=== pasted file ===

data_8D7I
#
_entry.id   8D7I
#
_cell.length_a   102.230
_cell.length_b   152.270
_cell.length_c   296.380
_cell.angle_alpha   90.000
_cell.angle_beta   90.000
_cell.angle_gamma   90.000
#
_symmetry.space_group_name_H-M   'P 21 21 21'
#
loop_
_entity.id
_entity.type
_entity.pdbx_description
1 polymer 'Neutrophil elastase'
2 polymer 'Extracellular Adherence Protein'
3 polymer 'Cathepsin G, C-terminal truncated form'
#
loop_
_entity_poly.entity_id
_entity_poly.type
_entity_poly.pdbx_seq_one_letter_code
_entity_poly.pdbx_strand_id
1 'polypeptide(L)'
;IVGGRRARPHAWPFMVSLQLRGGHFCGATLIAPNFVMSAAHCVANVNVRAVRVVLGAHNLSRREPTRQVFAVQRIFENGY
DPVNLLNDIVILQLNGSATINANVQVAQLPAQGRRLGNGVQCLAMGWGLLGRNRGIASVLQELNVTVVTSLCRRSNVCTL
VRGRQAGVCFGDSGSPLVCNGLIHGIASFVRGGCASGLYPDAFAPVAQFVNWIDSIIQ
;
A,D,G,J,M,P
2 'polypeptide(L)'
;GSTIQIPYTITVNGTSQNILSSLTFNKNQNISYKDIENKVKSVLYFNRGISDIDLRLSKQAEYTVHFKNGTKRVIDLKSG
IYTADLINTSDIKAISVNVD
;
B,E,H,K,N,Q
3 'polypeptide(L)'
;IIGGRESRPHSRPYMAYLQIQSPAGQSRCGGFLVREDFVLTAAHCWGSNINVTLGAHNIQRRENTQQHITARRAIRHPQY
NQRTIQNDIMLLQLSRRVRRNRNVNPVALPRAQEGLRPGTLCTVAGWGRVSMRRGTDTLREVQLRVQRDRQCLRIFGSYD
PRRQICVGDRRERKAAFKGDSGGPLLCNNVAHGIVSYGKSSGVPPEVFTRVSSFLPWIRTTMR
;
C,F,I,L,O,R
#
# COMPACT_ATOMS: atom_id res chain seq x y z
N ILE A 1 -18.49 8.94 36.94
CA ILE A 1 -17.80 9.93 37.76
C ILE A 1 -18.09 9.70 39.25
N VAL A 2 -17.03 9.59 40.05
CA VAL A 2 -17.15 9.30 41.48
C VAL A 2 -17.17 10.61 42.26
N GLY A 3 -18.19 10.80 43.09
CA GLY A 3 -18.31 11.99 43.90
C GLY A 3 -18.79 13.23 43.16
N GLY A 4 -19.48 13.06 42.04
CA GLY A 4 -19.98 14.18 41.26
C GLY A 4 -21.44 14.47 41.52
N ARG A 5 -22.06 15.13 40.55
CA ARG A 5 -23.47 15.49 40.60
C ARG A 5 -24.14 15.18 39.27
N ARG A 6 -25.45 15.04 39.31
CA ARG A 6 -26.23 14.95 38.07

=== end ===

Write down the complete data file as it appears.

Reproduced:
data_8D7I
#
_entry.id   8D7I
#
_cell.length_a   102.230
_cell.length_b   152.270
_cell.length_c   296.380
_cell.angle_alpha   90.000
_cell.angle_beta   90.000
_cell.angle_gamma   90.000
#
_symmetry.space_group_name_H-M   'P 21 21 21'
#
loop_
_entity.id
_entity.type
_entity.pdbx_description
1 polymer 'Neutrophil elastase'
2 polymer 'Extracellular Adherence Protein'
3 polymer 'Cathepsin G, C-terminal truncated form'
#
loop_
_entity_poly.entity_id
_entity_poly.type
_entity_poly.pdbx_seq_one_letter_code
_entity_poly.pdbx_strand_id
1 'polypeptide(L)'
;IVGGRRARPHAWPFMVSLQLRGGHFCGATLIAPNFVMSAAHCVANVNVRAVRVVLGAHNLSRREPTRQVFAVQRIFENGY
DPVNLLNDIVILQLNGSATINANVQVAQLPAQGRRLGNGVQCLAMGWGLLGRNRGIASVLQELNVTVVTSLCRRSNVCTL
VRGRQAGVCFGDSGSPLVCNGLIHGIASFVRGGCASGLYPDAFAPVAQFVNWIDSIIQ
;
A,D,G,J,M,P
2 'polypeptide(L)'
;GSTIQIPYTITVNGTSQNILSSLTFNKNQNISYKDIENKVKSVLYFNRGISDIDLRLSKQAEYTVHFKNGTKRVIDLKSG
IYTADLINTSDIKAISVNVD
;
B,E,H,K,N,Q
3 'polypeptide(L)'
;IIGGRESRPHSRPYMAYLQIQSPAGQSRCGGFLVREDFVLTAAHCWGSNINVTLGAHNIQRRENTQQHITARRAIRHPQY
NQRTIQNDIMLLQLSRRVRRNRNVNPVALPRAQEGLRPGTLCTVAGWGRVSMRRGTDTLREVQLRVQRDRQCLRIFGSYD
PRRQICVGDRRERKAAFKGDSGGPLLCNNVAHGIVSYGKSSGVPPEVFTRVSSFLPWIRTTMR
;
C,F,I,L,O,R
#
# COMPACT_ATOMS: atom_id res chain seq x y z
N ILE A 1 -18.49 8.94 36.94
CA ILE A 1 -17.80 9.93 37.76
C ILE A 1 -18.09 9.70 39.25
N VAL A 2 -17.03 9.59 40.05
CA VAL A 2 -17.15 9.30 41.48
C VAL A 2 -17.17 10.61 42.26
N GLY A 3 -18.19 10.80 43.09
CA GLY A 3 -18.31 11.99 43.90
C GLY A 3 -18.79 13.23 43.16
N GLY A 4 -19.48 13.06 42.04
CA GLY A 4 -19.98 14.18 41.26
C GLY A 4 -21.44 14.47 41.52
N ARG A 5 -22.06 15.13 40.55
CA ARG A 5 -23.47 15.49 40.60
C ARG A 5 -24.14 15.18 39.27
N ARG A 6 -25.45 15.04 39.31
CA ARG A 6 -26.23 14.95 38.07